After a lifetime of statelessness, Linda finally gained Russian citizenship in 2018. But hundreds of thousands of others across Europe still struggle to attain that basic right.
By Dinara Galakhova in Moscow
Linda’s life in Russia shows what it means to overcome adversity. Her charisma shines in the YouTube videos she’s made covering pop hits. Outside her job organizing business events, she volunteers at eco-projects and works with children.
Yet for most of her life, the 34-year-old faced a problem that would have held back most ordinary people: she was stateless. She was not a citizen of Russia, the country of her birth, or of her mother’s country in the Middle East.
Most people take their national identity for granted, but without papers everything became more difficult for Linda, from opening a bank account to buying a SIM card, to renting an apartment.
She constantly had to explain herself, a fact she sometimes found “frustrating and exhausting”. Through it all, she remained philosophical.
“My past is not only about battling bureaucracy … I have a fairly rich biography and, though everything has its pros and cons, I take it as it is,” she said.
Around the world, millions of people are stateless. There are at least 500,000 stateless people in Europe alone.
Most in Europe, like Linda, were born in the country in which they are stateless. But some can lack citizenship through migration or by being forced to flee their country as refugees, while others are unable to establish a legal link to the country where they are entitled to nationality.
Linda attended school but many stateless people struggle to gain an education, see a doctor, find work or travel. Even more basic things such as renting a home or getting married can be impossible.
“It’s a matter of political will.”
This month UNHCR, the UN Refugee Agency, marks the sixth anniversary of its 10-year #IBelong campaign to end statelessness.
It comes at a time when the COVID-19 pandemic has made it even harder for many stateless people to access healthcare and employment. That fact reinforces the need for urgency when it comes to resolving statelessness.
“Many governments have made great progress since the campaign began. But now is the time to redouble our efforts if statelessness is to be eradicated globally by 2024. In the end, it’s a matter of political will,” said UNHCR spokeswoman Shabia Mantoo.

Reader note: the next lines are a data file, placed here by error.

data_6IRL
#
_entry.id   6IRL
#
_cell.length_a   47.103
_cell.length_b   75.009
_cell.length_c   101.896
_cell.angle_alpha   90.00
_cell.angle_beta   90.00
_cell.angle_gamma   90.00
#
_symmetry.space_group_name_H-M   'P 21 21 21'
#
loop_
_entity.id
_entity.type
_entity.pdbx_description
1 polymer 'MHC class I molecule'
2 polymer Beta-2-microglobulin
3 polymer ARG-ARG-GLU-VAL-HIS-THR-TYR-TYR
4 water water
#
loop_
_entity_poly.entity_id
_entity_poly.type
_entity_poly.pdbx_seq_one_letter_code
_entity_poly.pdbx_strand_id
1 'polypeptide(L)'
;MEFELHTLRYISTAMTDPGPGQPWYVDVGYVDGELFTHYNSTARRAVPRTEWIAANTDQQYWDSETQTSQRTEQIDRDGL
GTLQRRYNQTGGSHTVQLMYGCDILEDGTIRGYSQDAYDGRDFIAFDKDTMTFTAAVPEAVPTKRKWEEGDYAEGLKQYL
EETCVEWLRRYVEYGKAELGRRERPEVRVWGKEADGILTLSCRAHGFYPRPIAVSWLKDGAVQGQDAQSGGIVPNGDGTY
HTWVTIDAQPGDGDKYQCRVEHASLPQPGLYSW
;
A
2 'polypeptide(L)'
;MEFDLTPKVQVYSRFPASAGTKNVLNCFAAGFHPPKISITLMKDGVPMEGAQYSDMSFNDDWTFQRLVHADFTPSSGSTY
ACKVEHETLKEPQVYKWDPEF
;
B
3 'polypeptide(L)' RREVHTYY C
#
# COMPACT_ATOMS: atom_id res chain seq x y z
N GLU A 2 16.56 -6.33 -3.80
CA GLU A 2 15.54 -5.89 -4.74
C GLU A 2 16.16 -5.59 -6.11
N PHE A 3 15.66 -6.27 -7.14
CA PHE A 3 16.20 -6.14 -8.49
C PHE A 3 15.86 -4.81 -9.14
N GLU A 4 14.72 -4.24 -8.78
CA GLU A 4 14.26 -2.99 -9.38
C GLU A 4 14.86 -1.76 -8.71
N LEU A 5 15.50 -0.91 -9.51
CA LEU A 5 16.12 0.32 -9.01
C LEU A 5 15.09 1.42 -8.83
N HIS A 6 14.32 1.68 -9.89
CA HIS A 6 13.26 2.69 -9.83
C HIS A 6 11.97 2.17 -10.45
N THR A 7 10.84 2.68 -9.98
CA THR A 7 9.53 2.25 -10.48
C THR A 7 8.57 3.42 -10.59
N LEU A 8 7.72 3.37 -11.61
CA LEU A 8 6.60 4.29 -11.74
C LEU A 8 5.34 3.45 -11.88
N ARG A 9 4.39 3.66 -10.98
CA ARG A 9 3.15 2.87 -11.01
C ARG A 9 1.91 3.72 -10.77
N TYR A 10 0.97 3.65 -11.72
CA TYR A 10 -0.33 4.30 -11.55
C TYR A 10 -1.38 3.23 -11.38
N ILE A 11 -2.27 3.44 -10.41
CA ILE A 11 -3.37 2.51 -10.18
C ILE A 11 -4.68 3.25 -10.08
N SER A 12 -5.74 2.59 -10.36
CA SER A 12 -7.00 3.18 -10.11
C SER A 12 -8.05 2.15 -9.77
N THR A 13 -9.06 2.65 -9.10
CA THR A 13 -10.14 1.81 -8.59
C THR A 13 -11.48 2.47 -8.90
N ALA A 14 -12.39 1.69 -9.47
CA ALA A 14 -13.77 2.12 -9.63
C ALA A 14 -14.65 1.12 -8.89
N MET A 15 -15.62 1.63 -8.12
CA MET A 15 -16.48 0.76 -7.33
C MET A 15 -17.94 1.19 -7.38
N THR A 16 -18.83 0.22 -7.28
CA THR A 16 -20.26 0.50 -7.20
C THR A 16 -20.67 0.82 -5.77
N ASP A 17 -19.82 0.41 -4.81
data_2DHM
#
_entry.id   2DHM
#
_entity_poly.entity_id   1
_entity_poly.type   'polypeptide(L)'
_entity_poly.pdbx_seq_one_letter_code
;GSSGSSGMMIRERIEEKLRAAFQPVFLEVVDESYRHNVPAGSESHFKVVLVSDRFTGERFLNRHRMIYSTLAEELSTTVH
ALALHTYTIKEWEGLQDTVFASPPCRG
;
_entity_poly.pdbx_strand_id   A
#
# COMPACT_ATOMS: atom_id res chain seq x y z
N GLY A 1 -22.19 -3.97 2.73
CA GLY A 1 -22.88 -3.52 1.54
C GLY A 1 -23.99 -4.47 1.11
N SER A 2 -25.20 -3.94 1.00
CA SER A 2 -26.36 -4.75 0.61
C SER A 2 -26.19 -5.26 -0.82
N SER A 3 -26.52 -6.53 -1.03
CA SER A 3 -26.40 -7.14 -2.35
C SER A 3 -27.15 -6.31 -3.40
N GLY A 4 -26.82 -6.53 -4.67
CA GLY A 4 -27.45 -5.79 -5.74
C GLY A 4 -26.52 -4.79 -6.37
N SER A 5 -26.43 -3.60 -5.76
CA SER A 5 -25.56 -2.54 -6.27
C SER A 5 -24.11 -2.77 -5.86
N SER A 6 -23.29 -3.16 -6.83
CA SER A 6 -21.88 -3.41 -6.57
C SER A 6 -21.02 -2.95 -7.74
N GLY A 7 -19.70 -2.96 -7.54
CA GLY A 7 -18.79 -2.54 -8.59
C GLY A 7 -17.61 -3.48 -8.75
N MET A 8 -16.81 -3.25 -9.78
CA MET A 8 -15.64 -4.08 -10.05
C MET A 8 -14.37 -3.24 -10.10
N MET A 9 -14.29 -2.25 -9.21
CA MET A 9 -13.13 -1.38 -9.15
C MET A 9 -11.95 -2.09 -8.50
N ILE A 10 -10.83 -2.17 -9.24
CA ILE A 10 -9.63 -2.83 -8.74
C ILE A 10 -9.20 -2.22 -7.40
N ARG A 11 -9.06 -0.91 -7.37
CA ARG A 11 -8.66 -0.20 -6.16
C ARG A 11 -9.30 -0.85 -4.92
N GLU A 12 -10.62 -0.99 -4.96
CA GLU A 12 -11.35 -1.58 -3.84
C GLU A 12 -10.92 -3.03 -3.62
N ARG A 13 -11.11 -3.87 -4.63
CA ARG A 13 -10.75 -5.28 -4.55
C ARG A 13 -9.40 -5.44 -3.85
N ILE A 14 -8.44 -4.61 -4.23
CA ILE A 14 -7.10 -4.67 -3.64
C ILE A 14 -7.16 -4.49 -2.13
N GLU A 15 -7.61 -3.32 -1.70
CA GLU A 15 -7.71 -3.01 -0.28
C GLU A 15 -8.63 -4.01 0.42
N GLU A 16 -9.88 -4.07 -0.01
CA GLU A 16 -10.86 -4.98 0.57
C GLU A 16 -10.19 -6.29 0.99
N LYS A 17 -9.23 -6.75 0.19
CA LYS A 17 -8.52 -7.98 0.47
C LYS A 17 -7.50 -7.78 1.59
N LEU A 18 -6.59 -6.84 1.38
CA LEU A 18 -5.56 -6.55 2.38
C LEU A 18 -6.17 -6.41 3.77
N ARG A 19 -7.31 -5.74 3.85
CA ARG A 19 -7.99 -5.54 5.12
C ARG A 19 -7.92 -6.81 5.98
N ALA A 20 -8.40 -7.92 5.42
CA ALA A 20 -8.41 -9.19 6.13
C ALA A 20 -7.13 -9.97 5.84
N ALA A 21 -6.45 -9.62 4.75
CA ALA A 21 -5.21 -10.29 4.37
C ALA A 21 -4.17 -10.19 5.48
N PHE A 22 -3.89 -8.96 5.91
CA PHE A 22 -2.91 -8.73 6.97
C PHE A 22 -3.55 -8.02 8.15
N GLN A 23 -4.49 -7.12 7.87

In some cases, statelessness in Europe is a reflection of the currents of the continent’s history. Sergio, for example, was born in 1946 in a refugee camp in Germany in the wake of World War Two. His father was a Soviet citizen and his mother German but he did not acquire German nationality.
When he was a small child, the family moved to Argentina where he grew up and married an Argentinian woman. Together, they had seven children. In 2008, the couple moved to Spain, Sergio traveling on a special travel document for aliens provided by the government in Buenos Aires. They settled on the island of Ibiza with some of their grown children who were already living there.
“For Argentines, I’m German. For Germans, I am Russian.”
For the next decade, Sergio pursued citizenship in Argentina, Germany and Russia, but without success.
“For Argentines I’m German. For Germans, I am Russian. Russians say that my father was born in Armenia and Armenia does not find any document, so they don’t like me either. I’m stateless,” he said.
He could not work, open a bank account or even travel to the Spanish mainland. In desperation, he reached out to UNHCR and was finally recognized as stateless by Spanish authorities in June 2019, a vital first step to achieving citizenship in that country.
For her part, Linda had a birth certificate to show she was born in Moscow. But her mother, who had arrived from the Middle East as a foreign student to study journalism, was stateless and Linda shared the same legal status.
Linda’s mother eventually gained a PhD in philology from Lomonosov Moscow State University but, being stateless, could not have the academic career she merited.
“Make the most of every moment.”
Growing up in Moscow, Linda believed she would acquire citizenship easily, but she had to wait. For years, she carried around a school grade book to confirm her identity.
Even though she faced obstacles she tried to live by her motto: “Make the most of every moment.”
“On November 10, 2018, I received a notification letter that I was granted Russian citizenship. It was a very emotional moment … I felt that now I definitely exist,” she said.
Her mother became a citizen a year later. Their dream is to one day travel the world and now, with their citizenship resolved, that day may come.
(Additional reporting by Rosa Otero in Ibiza, Spain)
Originally published by UNHCR on 18 November 2020.